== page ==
- Following unexplained attacks on National Key Points, the ANC has vowed to prioritise defending the country’s democratic gains.
- This pledge was made by President Cyril Ramaphosa during the ANC’s 110th-anniversary celebrations on Saturday.
- The ANC also announced five other key priority area of focus as it tries to create a better life for all citizens.
In light of recent events where some parts of Parliament burnt down and the Constitutional Court was vandalised, President Cyril Ramaphosa has vowed that going forward, the ANC will work tooth and nail to defend South Africa’s democratic gains against attempts to undermine the country’s constitutional order.
Ramaphosa was addressing party members at the ANC’s 110th anniversary celebration held at the Peter Mokaba Stadium, Polokwane, on Saturday.
“On this occasion of the 110th anniversary of the formation of the ANC, we need to engage in a frank assessment of how far we have gone during the past year in meeting the core mandate defined by the 54th National Conference,” said Ramaphosa.
“In doing so, we need to understand the domestic and global environment in which we operate. There are many developments that characterise this environment and which inform our programme for the year ahead.”
He also added that in light of the many attacks on National Key Points such as Parliament and the Constitutional Court, the ANC would prioritise defending the country’s democratic gains against attempts to undermine constitutional order and to destabilise democracy.
Also, speaking on the back of the State Capture Inquiry report that revealed that the ANC was idle while state capture was being entrenched, Ramaphosa vowed to also fundamentally accelerate the renewal and rebuilding of the ANC.
The president said that while the Parliament building was burnt, the structure of Parliament was still intact.
Before Ramaphosa took the podium, SACP general-secretary Blade Nzimande said he believed the July unrest and the fire at Parliament was linked.
He said they “smelled a fish” in relation to the burning of Parliament.
He added that the ANC was trying to deliver on the core mandate defined by the 54th National Conference faced by challenges such as the Covid-19 pandemic and at a time when the party was trying to rebuild the democratic state after years of state capture.
“The Covid-19 pandemic is unlike any other the world has seen in more than a century. The world, our country, and our organisation continue to traverse an extremely complex and challenging period, which has brought into stark relief many of the fundamental social, economic, political, and psycho-social challenges and fault lines in our society.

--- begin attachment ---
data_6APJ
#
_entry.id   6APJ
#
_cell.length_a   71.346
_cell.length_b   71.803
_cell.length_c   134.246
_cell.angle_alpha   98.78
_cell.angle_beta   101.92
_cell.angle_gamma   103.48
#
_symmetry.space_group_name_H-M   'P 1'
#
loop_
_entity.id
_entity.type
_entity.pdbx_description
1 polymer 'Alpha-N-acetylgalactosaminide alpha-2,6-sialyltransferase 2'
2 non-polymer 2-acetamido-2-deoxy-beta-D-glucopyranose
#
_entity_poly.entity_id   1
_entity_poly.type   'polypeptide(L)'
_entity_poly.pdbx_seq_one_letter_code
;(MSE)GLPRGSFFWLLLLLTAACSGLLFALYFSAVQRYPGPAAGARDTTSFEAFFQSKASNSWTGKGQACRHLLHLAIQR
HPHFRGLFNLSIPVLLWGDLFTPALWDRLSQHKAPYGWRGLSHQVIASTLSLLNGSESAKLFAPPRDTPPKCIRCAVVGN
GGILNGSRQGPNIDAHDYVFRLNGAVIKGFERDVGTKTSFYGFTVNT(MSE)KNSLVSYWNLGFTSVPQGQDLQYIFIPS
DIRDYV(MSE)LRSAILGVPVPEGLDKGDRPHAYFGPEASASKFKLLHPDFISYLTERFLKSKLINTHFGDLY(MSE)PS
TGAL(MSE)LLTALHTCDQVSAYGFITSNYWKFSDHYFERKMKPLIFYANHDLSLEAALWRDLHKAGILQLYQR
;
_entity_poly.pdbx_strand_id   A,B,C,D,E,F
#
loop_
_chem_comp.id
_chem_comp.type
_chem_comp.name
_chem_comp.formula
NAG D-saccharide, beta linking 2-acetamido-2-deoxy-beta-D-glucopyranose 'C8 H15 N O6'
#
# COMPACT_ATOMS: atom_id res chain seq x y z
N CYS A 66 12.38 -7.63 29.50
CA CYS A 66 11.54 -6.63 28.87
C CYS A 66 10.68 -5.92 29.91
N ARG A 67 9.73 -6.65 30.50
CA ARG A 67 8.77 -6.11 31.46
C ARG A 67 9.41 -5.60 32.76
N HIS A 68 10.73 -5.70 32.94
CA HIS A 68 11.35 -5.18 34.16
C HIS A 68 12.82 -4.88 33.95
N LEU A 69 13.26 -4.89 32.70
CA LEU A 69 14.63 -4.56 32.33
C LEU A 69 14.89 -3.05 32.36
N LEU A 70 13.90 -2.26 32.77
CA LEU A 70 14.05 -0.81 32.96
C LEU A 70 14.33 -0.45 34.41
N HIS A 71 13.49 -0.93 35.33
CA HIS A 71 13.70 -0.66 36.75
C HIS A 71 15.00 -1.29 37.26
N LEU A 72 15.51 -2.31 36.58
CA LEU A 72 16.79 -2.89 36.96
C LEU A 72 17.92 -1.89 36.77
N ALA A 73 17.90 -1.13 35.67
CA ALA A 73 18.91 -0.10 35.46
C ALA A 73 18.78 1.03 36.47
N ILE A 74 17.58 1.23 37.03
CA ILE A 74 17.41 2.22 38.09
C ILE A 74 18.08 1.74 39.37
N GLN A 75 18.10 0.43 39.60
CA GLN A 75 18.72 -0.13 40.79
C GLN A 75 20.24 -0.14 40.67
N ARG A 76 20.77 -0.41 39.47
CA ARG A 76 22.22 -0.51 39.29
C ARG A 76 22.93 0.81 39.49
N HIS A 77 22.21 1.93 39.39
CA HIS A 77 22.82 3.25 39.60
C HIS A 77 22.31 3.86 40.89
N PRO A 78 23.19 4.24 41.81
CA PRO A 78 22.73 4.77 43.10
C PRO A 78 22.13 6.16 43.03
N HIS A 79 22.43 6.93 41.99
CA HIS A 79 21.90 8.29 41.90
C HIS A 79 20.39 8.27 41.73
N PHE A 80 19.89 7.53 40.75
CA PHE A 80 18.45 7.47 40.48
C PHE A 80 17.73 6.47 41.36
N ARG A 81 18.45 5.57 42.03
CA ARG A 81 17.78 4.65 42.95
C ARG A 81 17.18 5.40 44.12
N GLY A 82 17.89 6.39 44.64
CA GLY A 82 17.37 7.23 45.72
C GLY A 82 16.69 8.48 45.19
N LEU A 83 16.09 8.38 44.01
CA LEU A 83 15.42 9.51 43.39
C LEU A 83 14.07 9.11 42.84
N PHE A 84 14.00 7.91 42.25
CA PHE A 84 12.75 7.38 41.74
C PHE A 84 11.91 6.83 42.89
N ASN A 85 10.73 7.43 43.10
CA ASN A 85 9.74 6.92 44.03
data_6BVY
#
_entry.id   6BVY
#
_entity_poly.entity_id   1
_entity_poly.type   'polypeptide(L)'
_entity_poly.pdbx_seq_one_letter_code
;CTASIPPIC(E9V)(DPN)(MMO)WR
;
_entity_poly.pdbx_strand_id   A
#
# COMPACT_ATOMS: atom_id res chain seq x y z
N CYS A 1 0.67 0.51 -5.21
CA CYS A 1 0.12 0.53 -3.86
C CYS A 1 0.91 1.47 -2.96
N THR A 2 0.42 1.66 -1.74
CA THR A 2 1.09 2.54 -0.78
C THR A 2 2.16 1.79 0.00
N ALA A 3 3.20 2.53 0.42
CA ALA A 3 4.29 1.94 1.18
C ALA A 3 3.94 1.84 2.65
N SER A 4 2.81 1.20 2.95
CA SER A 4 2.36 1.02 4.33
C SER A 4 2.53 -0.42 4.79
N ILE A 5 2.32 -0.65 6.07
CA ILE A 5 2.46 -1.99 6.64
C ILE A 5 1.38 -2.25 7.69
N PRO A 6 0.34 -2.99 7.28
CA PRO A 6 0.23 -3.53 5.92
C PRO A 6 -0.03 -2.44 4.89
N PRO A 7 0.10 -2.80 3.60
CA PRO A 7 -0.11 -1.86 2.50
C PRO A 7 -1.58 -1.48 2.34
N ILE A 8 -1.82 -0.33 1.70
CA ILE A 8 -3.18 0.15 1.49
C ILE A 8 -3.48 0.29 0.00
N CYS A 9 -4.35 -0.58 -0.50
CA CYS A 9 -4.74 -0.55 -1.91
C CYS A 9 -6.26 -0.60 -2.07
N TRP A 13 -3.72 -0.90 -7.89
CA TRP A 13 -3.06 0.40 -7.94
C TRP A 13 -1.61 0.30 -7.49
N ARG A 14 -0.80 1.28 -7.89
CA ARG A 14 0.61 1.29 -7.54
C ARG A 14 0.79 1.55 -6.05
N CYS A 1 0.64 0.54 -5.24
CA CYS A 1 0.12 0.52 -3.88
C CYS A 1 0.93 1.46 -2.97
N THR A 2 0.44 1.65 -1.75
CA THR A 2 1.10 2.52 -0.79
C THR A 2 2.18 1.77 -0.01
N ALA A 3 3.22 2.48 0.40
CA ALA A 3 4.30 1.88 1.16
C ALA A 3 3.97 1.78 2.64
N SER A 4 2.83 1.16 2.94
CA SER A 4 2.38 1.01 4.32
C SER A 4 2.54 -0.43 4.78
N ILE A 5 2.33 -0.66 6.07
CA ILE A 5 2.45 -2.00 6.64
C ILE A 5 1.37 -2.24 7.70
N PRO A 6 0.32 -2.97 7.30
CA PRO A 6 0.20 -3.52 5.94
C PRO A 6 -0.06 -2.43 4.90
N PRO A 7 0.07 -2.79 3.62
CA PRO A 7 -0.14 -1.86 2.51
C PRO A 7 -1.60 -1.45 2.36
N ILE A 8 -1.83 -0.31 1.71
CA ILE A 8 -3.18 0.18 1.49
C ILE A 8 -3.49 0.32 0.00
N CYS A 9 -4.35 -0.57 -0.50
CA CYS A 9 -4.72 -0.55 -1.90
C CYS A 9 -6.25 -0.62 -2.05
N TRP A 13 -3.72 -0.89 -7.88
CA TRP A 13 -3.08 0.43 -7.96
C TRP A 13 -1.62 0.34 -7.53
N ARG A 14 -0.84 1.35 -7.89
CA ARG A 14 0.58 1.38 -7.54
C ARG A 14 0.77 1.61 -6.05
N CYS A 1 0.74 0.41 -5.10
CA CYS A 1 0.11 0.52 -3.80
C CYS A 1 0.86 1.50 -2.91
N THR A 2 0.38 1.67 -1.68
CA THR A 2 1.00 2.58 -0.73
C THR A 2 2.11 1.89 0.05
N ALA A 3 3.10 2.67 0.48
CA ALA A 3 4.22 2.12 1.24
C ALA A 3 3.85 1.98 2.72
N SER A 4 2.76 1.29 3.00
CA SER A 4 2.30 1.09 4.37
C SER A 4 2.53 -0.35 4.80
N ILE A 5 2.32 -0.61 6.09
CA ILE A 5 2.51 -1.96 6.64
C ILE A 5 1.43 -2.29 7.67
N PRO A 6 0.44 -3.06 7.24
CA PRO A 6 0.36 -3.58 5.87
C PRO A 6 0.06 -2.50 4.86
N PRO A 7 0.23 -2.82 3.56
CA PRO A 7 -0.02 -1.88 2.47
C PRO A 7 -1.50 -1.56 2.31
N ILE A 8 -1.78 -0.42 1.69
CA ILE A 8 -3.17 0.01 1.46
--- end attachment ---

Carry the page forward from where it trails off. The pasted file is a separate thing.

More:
“In South Africa, more than 92 000 lives have been lost to Covid-19 since the start of the pandemic. Combined with the rigours and deprivation arising from four waves of the pandemic and the intermittent periods of restrictions, this has been a profoundly painful and traumatic period in our national life, challenging us to give reassurance, leadership, inspiration, and hope for the future.”
He added that due to the pandemic and the subsequent regulations implemented to try and combat the virus, the country’s economy had been severely damaged.
Millions are without work and rely on social support for survival. The rate of economic recovery, while better than anticipated, has not been optimal, and the resources needed to address the challenges of poverty, unemployment, and inequality have been inadequate. Women and young people, in particular, have borne the brunt of this adversity.
He added that the second element characterising the current situation under which the ANC operated, was that “the pandemic struck as we were launching concerted efforts to rebuild the democratic state after years of state capture”.
“Not only was state capture a systematic attempt at siphoning off public resources; it also had the effect of undermining our democratic state and threatening our programme of social and economic transformation.”
“As expected, the renewal that we have embarked on is being assailed at various levels by acts of institutional and social disruption. Let us, from the outset, make it clear that these desperate efforts will fail in the face of a united people resolved to protect South Africa,” said Ramaphosa.
Given the challenges encountered in implementing the core resolutions from the 54th conference, Ramaphosa on Saturday vowed that the ANC had recognised the foregoing challenges, but would push on with its attempts to create a better life for all.
“This January 8th Statement sets out priorities for all ANC members and cadres that must underpin our work during 2022,” said the ANC president.
Part of the ANC’s strategy for creating a better life for all, according to Ramaphosa, included building a social compact to decisively address unemployment and poverty.
“Working with all social partners, we must accelerate economic recovery and reconstruction and ensure that social services are provided to all citizens,” said Ramaphosa.
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